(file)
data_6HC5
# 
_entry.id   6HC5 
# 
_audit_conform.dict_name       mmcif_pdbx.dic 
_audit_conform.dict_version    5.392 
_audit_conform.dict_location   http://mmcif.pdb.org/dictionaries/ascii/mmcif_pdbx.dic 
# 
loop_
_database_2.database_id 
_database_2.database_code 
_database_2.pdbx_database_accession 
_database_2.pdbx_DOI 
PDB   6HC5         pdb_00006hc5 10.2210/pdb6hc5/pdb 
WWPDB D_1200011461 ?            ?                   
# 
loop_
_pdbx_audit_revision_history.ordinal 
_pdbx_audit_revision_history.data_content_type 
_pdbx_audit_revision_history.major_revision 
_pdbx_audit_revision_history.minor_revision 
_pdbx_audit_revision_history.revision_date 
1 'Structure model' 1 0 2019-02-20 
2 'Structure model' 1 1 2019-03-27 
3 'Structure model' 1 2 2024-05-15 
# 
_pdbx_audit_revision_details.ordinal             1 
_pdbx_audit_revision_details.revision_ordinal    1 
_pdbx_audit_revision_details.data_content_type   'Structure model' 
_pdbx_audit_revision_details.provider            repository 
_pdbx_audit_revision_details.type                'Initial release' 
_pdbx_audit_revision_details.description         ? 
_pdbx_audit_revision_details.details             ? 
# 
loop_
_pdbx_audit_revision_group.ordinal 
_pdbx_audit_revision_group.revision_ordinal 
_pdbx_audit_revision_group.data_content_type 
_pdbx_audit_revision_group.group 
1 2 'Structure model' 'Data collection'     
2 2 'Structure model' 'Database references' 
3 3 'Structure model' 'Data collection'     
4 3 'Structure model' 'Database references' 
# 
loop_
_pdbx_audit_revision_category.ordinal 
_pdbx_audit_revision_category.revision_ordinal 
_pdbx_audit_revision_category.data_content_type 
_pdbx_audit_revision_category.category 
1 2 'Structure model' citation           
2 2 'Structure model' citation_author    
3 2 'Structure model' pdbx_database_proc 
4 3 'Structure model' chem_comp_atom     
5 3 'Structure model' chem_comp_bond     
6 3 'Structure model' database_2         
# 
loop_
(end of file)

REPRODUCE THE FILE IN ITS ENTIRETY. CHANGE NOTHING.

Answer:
data_6HC5
# 
_entry.id   6HC5 
# 
_audit_conform.dict_name       mmcif_pdbx.dic 
_audit_conform.dict_version    5.392 
_audit_conform.dict_location   http://mmcif.pdb.org/dictionaries/ascii/mmcif_pdbx.dic 
# 
loop_
_database_2.database_id 
_database_2.database_code 
_database_2.pdbx_database_accession 
_database_2.pdbx_DOI 
PDB   6HC5         pdb_00006hc5 10.2210/pdb6hc5/pdb 
WWPDB D_1200011461 ?            ?                   
# 
loop_
_pdbx_audit_revision_history.ordinal 
_pdbx_audit_revision_history.data_content_type 
_pdbx_audit_revision_history.major_revision 
_pdbx_audit_revision_history.minor_revision 
_pdbx_audit_revision_history.revision_date 
1 'Structure model' 1 0 2019-02-20 
2 'Structure model' 1 1 2019-03-27 
3 'Structure model' 1 2 2024-05-15 
# 
_pdbx_audit_revision_details.ordinal             1 
_pdbx_audit_revision_details.revision_ordinal    1 
_pdbx_audit_revision_details.data_content_type   'Structure model' 
_pdbx_audit_revision_details.provider            repository 
_pdbx_audit_revision_details.type                'Initial release' 
_pdbx_audit_revision_details.description         ? 
_pdbx_audit_revision_details.details             ? 
# 
loop_
_pdbx_audit_revision_group.ordinal 
_pdbx_audit_revision_group.revision_ordinal 
_pdbx_audit_revision_group.data_content_type 
_pdbx_audit_revision_group.group 
1 2 'Structure model' 'Data collection'     
2 2 'Structure model' 'Database references' 
3 3 'Structure model' 'Data collection'     
4 3 'Structure model' 'Database references' 
# 
loop_
_pdbx_audit_revision_category.ordinal 
_pdbx_audit_revision_category.revision_ordinal 
_pdbx_audit_revision_category.data_content_type 
_pdbx_audit_revision_category.category 
1 2 'Structure model' citation           
2 2 'Structure model' citation_author    
3 2 'Structure model' pdbx_database_proc 
4 3 'Structure model' chem_comp_atom     
5 3 'Structure model' chem_comp_bond     
6 3 'Structure model' database_2         
# 
loop_